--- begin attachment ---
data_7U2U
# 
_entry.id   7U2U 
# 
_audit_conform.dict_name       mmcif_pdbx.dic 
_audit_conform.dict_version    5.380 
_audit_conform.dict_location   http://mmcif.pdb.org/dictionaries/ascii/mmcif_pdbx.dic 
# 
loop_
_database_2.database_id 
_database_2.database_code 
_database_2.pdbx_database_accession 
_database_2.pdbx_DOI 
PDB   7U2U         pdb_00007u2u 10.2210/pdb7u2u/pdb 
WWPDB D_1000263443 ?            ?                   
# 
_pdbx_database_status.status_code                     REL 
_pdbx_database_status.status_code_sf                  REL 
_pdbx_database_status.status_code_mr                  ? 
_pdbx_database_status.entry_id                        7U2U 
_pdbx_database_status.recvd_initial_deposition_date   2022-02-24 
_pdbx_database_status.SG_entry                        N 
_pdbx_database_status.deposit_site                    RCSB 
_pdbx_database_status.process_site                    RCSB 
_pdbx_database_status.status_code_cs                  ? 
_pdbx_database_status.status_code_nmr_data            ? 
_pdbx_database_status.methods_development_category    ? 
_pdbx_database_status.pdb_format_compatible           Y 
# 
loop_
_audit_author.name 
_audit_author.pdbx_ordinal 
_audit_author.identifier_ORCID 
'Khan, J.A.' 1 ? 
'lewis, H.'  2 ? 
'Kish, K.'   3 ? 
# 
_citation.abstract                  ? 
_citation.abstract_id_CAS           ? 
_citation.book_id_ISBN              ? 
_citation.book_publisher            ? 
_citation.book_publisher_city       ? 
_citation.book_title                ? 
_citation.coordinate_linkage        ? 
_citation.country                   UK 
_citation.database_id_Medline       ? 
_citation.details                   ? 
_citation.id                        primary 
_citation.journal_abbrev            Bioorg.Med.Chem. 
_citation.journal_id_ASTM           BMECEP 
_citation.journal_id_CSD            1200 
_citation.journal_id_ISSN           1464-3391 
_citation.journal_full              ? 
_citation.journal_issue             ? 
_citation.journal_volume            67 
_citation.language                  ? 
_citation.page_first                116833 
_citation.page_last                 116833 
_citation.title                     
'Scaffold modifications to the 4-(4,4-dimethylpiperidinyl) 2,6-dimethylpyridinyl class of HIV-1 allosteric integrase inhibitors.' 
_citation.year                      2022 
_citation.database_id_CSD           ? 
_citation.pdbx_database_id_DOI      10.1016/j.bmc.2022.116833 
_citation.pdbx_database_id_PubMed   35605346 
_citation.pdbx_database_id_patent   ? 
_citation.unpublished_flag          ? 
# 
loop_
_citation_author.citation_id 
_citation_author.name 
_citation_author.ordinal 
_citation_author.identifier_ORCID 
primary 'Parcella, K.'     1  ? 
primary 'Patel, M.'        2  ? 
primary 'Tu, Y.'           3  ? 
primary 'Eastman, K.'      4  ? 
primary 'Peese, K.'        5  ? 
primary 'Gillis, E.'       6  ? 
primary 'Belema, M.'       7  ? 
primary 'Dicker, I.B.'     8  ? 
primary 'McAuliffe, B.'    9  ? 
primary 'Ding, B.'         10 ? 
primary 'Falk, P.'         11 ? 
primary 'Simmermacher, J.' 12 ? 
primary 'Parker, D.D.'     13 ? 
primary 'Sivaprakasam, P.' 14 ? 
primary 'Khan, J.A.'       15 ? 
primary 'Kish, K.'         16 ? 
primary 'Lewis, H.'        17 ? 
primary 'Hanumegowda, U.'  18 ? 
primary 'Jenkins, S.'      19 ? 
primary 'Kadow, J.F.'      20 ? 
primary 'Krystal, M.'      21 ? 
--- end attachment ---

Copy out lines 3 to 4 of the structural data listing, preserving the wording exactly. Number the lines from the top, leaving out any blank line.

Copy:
_entry.id   7U2U 
# 